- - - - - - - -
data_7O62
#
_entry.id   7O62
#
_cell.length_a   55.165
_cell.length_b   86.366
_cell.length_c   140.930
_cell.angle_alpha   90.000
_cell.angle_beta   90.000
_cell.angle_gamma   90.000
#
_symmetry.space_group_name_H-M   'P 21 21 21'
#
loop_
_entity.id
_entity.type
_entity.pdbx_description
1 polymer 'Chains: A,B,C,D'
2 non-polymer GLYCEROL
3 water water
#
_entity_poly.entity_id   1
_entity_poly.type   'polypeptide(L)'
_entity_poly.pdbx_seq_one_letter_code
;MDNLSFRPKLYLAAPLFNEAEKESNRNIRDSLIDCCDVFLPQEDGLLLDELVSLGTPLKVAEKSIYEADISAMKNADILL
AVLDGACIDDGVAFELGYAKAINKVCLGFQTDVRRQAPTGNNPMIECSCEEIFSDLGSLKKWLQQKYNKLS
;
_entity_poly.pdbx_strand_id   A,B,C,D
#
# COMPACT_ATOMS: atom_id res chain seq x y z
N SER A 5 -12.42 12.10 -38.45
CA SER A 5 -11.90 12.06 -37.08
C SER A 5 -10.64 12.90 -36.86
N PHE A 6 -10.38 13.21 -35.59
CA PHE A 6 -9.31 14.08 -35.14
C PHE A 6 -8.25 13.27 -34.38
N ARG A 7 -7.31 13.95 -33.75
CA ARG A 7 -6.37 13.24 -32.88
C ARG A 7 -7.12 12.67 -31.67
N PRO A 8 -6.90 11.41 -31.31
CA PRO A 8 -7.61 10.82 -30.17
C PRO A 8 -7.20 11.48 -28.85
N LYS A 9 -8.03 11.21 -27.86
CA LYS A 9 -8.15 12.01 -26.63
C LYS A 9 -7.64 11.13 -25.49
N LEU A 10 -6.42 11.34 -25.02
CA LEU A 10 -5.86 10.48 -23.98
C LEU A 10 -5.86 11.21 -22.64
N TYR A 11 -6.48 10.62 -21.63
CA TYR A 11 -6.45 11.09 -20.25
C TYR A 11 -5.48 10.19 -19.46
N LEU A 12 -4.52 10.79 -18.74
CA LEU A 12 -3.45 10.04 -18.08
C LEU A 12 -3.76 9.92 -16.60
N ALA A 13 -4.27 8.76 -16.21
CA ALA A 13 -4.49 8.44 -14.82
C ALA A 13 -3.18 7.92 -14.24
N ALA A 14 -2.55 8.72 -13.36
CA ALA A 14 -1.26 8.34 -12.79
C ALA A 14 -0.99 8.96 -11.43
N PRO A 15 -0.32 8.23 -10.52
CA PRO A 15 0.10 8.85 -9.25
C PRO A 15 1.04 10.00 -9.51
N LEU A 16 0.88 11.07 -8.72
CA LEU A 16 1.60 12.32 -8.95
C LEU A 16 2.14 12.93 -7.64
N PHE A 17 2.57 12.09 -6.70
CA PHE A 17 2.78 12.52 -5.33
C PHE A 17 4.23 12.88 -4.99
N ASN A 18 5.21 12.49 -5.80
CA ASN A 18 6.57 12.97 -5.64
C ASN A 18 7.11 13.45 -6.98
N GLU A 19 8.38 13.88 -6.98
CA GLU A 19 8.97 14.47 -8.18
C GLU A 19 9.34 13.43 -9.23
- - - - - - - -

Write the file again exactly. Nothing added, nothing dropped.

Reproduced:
data_7O62
#
_entry.id   7O62
#
_cell.length_a   55.165
_cell.length_b   86.366
_cell.length_c   140.930
_cell.angle_alpha   90.000
_cell.angle_beta   90.000
_cell.angle_gamma   90.000
#
_symmetry.space_group_name_H-M   'P 21 21 21'
#
loop_
_entity.id
_entity.type
_entity.pdbx_description
1 polymer 'Chains: A,B,C,D'
2 non-polymer GLYCEROL
3 water water
#
_entity_poly.entity_id   1
_entity_poly.type   'polypeptide(L)'
_entity_poly.pdbx_seq_one_letter_code
;MDNLSFRPKLYLAAPLFNEAEKESNRNIRDSLIDCCDVFLPQEDGLLLDELVSLGTPLKVAEKSIYEADISAMKNADILL
AVLDGACIDDGVAFELGYAKAINKVCLGFQTDVRRQAPTGNNPMIECSCEEIFSDLGSLKKWLQQKYNKLS
;
_entity_poly.pdbx_strand_id   A,B,C,D
#
# COMPACT_ATOMS: atom_id res chain seq x y z
N SER A 5 -12.42 12.10 -38.45
CA SER A 5 -11.90 12.06 -37.08
C SER A 5 -10.64 12.90 -36.86
N PHE A 6 -10.38 13.21 -35.59
CA PHE A 6 -9.31 14.08 -35.14
C PHE A 6 -8.25 13.27 -34.38
N ARG A 7 -7.31 13.95 -33.75
CA ARG A 7 -6.37 13.24 -32.88
C ARG A 7 -7.12 12.67 -31.67
N PRO A 8 -6.90 11.41 -31.31
CA PRO A 8 -7.61 10.82 -30.17
C PRO A 8 -7.20 11.48 -28.85
N LYS A 9 -8.03 11.21 -27.86
CA LYS A 9 -8.15 12.01 -26.63
C LYS A 9 -7.64 11.13 -25.49
N LEU A 10 -6.42 11.34 -25.02
CA LEU A 10 -5.86 10.48 -23.98
C LEU A 10 -5.86 11.21 -22.64
N TYR A 11 -6.48 10.62 -21.63
CA TYR A 11 -6.45 11.09 -20.25
C TYR A 11 -5.48 10.19 -19.46
N LEU A 12 -4.52 10.79 -18.74
CA LEU A 12 -3.45 10.04 -18.08
C LEU A 12 -3.76 9.92 -16.60
N ALA A 13 -4.27 8.76 -16.21
CA ALA A 13 -4.49 8.44 -14.82
C ALA A 13 -3.18 7.92 -14.24
N ALA A 14 -2.55 8.72 -13.36
CA ALA A 14 -1.26 8.34 -12.79
C ALA A 14 -0.99 8.96 -11.43
N PRO A 15 -0.32 8.23 -10.52
CA PRO A 15 0.10 8.85 -9.25
C PRO A 15 1.04 10.00 -9.51
N LEU A 16 0.88 11.07 -8.72
CA LEU A 16 1.60 12.32 -8.95
C LEU A 16 2.14 12.93 -7.64
N PHE A 17 2.57 12.09 -6.70
CA PHE A 17 2.78 12.52 -5.33
C PHE A 17 4.23 12.88 -4.99
N ASN A 18 5.21 12.49 -5.80
CA ASN A 18 6.57 12.97 -5.64
C ASN A 18 7.11 13.45 -6.98
N GLU A 19 8.38 13.88 -6.98
CA GLU A 19 8.97 14.47 -8.18
C GLU A 19 9.34 13.43 -9.23